The key to reading body language is being able to understand a person's emotional condition while listening to what they are saying and noting the circumstances under which they are saying it. This allows you to separate fact from fiction and reality from fantasy. In recent times, we humans have had an obsession with the spoken word and our ability to be conversationalists. Most people, however, are remarkably unaware of body- language signals and their impact, despite the fact that we now know that most of the messages in any face-to-face conversation are revealed through body signals. For example, France's President Chirac, U.S.A.'s President Ronald Reagan, and Australia's Prime Minister Bob Hawke all used their hands to reveal the relative sizes of issues in their mind. Bob Hawke once defended pay increases for politicians by comparing their salaries to corporate executive salaries. He claimed that executive salaries had risen by a huge amount and that proposed politicians' increases were relatively smaller. Each time he mentioned politicians' incomes, he held his hands a yard apart. When he mentioned executive salaries, however, he held them only a foot apart. His hand distances revealed that he felt politicians were getting a much better deal than he was prepared to admit.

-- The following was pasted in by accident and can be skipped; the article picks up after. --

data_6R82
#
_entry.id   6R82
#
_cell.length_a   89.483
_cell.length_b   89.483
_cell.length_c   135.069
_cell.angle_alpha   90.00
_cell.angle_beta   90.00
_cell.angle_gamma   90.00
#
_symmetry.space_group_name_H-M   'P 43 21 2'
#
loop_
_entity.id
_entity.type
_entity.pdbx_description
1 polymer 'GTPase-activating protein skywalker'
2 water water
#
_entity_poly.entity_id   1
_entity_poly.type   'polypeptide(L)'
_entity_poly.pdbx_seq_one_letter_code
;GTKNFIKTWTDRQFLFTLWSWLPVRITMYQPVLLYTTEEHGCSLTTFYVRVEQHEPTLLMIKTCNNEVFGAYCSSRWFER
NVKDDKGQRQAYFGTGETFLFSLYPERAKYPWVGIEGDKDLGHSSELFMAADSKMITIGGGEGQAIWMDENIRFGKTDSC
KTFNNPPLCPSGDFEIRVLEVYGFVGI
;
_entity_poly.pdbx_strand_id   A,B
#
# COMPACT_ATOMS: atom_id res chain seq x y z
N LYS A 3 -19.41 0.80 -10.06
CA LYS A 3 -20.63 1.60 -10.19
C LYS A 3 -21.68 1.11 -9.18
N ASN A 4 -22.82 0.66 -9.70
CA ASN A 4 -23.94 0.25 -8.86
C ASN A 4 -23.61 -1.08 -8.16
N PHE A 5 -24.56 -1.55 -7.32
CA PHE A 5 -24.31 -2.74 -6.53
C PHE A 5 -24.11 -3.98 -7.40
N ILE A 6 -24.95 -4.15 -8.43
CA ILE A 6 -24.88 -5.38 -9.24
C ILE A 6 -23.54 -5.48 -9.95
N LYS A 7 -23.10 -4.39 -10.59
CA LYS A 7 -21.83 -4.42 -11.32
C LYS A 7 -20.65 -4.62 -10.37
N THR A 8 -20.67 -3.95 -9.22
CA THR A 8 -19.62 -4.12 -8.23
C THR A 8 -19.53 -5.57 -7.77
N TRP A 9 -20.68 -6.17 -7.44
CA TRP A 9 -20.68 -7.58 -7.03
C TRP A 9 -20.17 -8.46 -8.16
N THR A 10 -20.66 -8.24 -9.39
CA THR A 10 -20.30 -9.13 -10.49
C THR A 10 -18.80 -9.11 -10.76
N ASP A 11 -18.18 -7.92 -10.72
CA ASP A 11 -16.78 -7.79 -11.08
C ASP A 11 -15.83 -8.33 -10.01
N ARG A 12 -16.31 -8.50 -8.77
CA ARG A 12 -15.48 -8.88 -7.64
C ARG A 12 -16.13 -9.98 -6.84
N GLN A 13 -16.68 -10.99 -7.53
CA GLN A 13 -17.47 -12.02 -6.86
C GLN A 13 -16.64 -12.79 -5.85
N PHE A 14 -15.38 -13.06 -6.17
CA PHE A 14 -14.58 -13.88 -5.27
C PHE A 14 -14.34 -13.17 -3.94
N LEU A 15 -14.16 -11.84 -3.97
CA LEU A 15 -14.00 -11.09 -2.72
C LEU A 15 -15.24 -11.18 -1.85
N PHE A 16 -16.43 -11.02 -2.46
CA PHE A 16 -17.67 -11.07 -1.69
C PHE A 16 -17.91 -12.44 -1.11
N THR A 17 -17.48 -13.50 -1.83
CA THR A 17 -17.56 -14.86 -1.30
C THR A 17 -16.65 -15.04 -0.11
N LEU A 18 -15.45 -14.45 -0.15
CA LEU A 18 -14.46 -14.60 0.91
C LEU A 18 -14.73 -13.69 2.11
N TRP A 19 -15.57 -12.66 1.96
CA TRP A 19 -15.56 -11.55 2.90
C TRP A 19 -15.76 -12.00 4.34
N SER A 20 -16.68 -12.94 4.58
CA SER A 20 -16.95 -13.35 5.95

Why Women Are More Perceptive
When we say someone is "perceptive" or "intuitive" about people, we are unknowingly referring to their ability to read another person's body language and to compare these cues with verbal signals. In other words, when we say that we have a "hunch" or "gut feeling" that someone has told us a lie, we usually mean that their body language and their spoken words don't agree. This is also what speakers call "audience awareness," or relating to a group. For example, if an audience were sitting back in their seats with their chins down and arms crossed on their chest, a "perceptive" speaker would get a hunch or feeling that his delivery was not going across well. He would realize that he needed to take a different approach to gain audience involvement. Likewise, a speaker who was not "perceptive" would blunder on regardless.
Being "perceptive" means being able to spot the contradictions between someone's words and their body language.
Overall, women are far more perceptive than men, and this has given rise to what is commonly referred to as "women's intuition." Women have an innate ...